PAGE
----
Green Party candidates for Syracuse mayor and common council are rallying support for a universal health insurance plan that’s now one vote shy of support in the state senate. The New York Health Act is a single public payer system financed by progressively graduated taxes on payrolls and non-payroll income such as capital gains and interest. Mayoral candidate Howie Hawkins says federal funds for Medicaid, Medicare, and the family and child health plus programs would be folded in, resulting in savings for all but the wealthiest New Yorkers.
"For 98 percent of New Yorkers, they would pay less for health care than they do now, especially those who make less than $100,000.”
District council candidate Rahzie Seals counts herself among that group. She works as a night auditor at a hotel.
"The insurance offered to me is costly. I get paid every week, just over minimum wage. Insurance alone is over $130 out of my check. I need this health plan. People in my district need this health plan."
The single public payer plan would not only help individuals. Hawkins says it could also solve Syracuse’s looming fiscal crisis.
"The city operating budget would save $42 million. The school district would save $38 million. That's $80 million in savings for the whole city. The city's recurring structural deficit is $15 million. As you probably know, we're within a year or two of going insolvent.”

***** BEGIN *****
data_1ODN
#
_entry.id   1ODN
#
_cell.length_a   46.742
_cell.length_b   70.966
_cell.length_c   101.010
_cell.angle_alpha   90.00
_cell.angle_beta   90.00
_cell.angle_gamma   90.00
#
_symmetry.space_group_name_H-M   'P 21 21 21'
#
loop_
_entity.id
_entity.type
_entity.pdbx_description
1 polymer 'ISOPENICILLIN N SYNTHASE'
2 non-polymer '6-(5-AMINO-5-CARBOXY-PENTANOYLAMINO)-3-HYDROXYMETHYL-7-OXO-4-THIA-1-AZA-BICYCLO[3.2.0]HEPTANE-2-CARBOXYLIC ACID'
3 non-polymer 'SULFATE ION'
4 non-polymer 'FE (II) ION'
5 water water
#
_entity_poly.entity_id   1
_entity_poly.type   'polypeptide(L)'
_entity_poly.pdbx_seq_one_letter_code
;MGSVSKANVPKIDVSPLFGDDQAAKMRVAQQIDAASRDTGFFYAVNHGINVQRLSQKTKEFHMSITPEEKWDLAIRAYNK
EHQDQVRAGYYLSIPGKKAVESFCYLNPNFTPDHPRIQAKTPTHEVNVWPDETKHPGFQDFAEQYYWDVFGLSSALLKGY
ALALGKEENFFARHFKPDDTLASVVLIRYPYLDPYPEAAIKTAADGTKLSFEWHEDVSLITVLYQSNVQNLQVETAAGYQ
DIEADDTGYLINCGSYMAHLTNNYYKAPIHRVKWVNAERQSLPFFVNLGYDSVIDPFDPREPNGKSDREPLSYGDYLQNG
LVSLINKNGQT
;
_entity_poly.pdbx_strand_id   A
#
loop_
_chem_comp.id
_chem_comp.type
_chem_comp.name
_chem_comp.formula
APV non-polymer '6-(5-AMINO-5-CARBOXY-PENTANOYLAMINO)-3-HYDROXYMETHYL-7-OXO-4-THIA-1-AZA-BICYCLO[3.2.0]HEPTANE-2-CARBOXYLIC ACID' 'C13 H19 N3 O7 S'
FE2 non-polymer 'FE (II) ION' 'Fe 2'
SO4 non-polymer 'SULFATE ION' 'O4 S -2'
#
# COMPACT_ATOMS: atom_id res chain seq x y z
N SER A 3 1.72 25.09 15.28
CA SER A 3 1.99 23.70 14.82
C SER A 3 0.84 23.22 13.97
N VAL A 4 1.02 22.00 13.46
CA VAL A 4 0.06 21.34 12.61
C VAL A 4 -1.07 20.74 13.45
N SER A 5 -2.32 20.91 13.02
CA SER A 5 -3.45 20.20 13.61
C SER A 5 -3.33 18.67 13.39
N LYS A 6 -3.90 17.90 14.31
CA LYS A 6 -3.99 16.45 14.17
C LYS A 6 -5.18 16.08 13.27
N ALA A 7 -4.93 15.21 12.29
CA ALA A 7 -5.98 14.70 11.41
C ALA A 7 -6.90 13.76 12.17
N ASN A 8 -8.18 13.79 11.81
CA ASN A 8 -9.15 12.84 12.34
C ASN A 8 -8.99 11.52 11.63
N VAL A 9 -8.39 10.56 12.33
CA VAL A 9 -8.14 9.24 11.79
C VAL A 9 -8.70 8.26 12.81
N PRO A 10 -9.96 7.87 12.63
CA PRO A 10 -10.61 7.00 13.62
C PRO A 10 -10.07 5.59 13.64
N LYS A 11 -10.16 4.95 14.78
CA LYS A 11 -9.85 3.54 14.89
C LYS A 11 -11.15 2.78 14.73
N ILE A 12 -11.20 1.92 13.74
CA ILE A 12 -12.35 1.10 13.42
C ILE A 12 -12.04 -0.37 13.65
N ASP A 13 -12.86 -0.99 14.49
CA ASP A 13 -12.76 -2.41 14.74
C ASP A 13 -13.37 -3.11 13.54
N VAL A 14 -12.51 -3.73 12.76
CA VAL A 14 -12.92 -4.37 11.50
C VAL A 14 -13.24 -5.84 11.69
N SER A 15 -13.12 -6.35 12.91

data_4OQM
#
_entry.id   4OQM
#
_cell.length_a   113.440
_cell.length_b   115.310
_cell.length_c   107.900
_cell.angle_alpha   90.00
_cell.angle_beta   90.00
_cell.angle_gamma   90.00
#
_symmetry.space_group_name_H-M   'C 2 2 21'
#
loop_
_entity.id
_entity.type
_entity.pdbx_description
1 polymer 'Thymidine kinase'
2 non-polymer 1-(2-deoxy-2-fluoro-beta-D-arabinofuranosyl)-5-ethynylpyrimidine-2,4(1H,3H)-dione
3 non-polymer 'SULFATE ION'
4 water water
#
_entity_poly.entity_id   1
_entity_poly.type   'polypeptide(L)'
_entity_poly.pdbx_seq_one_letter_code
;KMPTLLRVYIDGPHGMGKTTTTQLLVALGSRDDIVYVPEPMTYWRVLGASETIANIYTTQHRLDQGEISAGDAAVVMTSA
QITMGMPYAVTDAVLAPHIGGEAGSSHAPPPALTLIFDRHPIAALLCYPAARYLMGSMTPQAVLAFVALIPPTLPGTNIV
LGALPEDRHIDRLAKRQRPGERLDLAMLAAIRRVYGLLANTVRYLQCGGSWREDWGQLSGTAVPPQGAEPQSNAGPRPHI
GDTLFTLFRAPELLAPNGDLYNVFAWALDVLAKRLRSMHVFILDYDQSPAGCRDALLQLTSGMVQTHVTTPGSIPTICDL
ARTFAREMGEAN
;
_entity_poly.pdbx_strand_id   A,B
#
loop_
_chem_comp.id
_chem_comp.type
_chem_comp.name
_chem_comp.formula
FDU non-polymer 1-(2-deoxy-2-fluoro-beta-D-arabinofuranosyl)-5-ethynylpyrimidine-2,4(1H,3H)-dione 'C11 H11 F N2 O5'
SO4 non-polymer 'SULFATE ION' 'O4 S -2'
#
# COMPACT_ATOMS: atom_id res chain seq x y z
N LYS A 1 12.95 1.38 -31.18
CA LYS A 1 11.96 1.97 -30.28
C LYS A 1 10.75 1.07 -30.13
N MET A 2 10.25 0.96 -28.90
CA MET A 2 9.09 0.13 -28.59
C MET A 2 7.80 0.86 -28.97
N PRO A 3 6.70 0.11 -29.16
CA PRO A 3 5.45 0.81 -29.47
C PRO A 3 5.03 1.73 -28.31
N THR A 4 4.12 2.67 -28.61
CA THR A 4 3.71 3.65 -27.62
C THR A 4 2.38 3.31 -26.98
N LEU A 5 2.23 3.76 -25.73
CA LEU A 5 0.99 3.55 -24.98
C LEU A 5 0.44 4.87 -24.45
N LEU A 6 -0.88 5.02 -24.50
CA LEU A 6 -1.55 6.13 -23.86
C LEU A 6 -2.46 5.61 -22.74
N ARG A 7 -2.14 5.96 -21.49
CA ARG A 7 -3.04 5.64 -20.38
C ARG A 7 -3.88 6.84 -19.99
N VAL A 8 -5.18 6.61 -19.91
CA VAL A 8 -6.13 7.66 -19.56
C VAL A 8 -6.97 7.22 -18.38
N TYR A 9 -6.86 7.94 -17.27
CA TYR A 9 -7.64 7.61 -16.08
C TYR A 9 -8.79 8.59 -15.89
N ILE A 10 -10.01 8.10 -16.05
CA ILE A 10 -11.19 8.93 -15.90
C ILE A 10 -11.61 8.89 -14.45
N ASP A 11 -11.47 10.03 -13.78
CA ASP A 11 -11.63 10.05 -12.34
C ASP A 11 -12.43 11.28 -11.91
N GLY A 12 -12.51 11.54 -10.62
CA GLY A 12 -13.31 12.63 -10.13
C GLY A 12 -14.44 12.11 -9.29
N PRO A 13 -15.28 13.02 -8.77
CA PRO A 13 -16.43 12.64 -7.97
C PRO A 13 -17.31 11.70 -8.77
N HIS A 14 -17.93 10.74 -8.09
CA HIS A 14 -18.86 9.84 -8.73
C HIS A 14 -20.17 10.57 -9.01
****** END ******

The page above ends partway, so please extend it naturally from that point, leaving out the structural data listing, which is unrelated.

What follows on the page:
Hawkins says the plan would have an even bigger impact on the county level.
"The New York Health Act would cover the unfunded mandate for Medicaid, which is $98 million this coming year, according to the county budget. And, they would save $54 million on the cost of their current health care employees.”
He says that should appeal to Senator John DeFrancisco, who’s seen as a deciding vote on passage in his chamber.
“We know John DeFrancisco opposes unfunded mandates. Here's his chance to get the biggest one off the county budget.”
DeFrancisco, a republican, is the lone local holdout. The health care plan has the support of Senator Dave Valesky, and Assemblymembers Pam Hunter and Bill Magnarelli, all democrats. It was approved by a margin of two to one in the assembly last week. Governor Cuomo has not indicated where he stands on the legislation.